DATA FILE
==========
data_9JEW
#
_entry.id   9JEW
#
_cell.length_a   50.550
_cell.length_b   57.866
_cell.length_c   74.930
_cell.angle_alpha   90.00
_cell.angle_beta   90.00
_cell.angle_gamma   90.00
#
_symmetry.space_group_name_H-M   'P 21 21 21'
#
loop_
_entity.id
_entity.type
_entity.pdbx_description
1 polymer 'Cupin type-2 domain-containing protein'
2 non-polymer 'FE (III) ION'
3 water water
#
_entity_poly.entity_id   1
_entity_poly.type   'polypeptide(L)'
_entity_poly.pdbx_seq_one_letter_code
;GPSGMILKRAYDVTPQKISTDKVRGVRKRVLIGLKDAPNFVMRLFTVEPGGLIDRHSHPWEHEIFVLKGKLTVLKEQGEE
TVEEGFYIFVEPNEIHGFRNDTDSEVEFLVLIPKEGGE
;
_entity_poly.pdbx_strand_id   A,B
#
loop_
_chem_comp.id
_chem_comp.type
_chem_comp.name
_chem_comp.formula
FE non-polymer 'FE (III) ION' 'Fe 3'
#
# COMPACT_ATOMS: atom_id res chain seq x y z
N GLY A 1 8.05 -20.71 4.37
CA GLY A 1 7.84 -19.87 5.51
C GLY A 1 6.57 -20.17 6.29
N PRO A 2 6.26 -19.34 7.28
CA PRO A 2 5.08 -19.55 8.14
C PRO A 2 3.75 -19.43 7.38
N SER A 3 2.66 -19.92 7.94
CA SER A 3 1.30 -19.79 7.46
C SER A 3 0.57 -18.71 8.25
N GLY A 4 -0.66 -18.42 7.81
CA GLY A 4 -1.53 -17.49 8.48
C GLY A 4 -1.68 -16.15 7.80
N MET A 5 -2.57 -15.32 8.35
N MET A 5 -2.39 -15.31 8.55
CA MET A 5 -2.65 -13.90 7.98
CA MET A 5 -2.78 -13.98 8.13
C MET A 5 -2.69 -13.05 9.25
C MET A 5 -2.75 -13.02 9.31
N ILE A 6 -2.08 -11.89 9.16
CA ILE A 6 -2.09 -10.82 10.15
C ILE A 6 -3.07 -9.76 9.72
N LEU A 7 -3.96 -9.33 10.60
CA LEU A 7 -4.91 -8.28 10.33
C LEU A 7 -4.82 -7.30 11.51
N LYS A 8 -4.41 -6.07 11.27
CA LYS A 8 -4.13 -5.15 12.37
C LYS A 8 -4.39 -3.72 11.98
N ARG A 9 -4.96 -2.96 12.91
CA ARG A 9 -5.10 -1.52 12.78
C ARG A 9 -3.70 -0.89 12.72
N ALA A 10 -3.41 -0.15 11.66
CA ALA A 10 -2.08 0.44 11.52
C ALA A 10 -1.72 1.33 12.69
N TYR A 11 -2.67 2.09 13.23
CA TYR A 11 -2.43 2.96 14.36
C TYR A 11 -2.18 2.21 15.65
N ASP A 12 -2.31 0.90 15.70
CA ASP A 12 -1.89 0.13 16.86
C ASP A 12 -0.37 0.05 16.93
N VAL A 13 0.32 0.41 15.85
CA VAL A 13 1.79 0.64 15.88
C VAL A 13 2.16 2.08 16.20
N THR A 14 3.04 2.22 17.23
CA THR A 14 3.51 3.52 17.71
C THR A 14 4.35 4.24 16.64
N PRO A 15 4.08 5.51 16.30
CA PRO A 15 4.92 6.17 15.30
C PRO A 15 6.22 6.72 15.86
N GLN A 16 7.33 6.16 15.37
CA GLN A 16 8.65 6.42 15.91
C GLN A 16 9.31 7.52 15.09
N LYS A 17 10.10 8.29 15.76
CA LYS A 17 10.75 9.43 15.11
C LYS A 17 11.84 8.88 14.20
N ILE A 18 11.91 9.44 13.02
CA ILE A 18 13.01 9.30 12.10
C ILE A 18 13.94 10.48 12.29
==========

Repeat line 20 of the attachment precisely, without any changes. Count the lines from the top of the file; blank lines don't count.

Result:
3 water water